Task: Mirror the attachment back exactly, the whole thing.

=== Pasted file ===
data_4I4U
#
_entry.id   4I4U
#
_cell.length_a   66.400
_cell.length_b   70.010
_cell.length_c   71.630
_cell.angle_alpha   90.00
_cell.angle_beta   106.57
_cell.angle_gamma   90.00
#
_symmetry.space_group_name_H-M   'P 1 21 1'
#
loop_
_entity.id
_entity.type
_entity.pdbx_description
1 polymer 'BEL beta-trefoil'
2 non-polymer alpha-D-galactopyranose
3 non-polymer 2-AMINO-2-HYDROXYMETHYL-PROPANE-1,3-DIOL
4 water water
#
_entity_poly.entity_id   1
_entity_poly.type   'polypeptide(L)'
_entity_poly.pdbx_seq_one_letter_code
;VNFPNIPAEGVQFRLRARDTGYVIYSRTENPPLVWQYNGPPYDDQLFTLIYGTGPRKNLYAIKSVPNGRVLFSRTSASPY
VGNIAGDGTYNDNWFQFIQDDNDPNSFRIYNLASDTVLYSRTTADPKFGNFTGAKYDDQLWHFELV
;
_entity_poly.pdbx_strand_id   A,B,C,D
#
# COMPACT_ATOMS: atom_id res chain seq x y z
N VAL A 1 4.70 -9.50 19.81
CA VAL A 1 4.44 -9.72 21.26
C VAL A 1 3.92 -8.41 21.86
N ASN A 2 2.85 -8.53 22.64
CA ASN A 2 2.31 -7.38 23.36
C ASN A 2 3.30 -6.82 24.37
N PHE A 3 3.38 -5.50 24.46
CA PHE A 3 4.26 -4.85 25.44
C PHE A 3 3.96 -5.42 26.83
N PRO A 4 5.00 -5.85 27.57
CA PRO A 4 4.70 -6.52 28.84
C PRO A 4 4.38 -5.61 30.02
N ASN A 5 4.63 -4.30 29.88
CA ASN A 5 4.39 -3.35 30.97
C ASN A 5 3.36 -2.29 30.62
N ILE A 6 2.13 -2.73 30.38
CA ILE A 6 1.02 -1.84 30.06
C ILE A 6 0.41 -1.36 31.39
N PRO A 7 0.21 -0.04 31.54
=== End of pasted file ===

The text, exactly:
data_4I4U
#
_entry.id   4I4U
#
_cell.length_a   66.400
_cell.length_b   70.010
_cell.length_c   71.630
_cell.angle_alpha   90.00
_cell.angle_beta   106.57
_cell.angle_gamma   90.00
#
_symmetry.space_group_name_H-M   'P 1 21 1'
#
loop_
_entity.id
_entity.type
_entity.pdbx_description
1 polymer 'BEL beta-trefoil'
2 non-polymer alpha-D-galactopyranose
3 non-polymer 2-AMINO-2-HYDROXYMETHYL-PROPANE-1,3-DIOL
4 water water
#
_entity_poly.entity_id   1
_entity_poly.type   'polypeptide(L)'
_entity_poly.pdbx_seq_one_letter_code
;VNFPNIPAEGVQFRLRARDTGYVIYSRTENPPLVWQYNGPPYDDQLFTLIYGTGPRKNLYAIKSVPNGRVLFSRTSASPY
VGNIAGDGTYNDNWFQFIQDDNDPNSFRIYNLASDTVLYSRTTADPKFGNFTGAKYDDQLWHFELV
;
_entity_poly.pdbx_strand_id   A,B,C,D
#
# COMPACT_ATOMS: atom_id res chain seq x y z
N VAL A 1 4.70 -9.50 19.81
CA VAL A 1 4.44 -9.72 21.26
C VAL A 1 3.92 -8.41 21.86
N ASN A 2 2.85 -8.53 22.64
CA ASN A 2 2.31 -7.38 23.36
C ASN A 2 3.30 -6.82 24.37
N PHE A 3 3.38 -5.50 24.46
CA PHE A 3 4.26 -4.85 25.44
C PHE A 3 3.96 -5.42 26.83
N PRO A 4 5.00 -5.85 27.57
CA PRO A 4 4.70 -6.52 28.84
C PRO A 4 4.38 -5.61 30.02
N ASN A 5 4.63 -4.30 29.88
CA ASN A 5 4.39 -3.35 30.97
C ASN A 5 3.36 -2.29 30.62
N ILE A 6 2.13 -2.73 30.38
CA ILE A 6 1.02 -1.84 30.06
C ILE A 6 0.41 -1.36 31.39
N PRO A 7 0.21 -0.04 31.54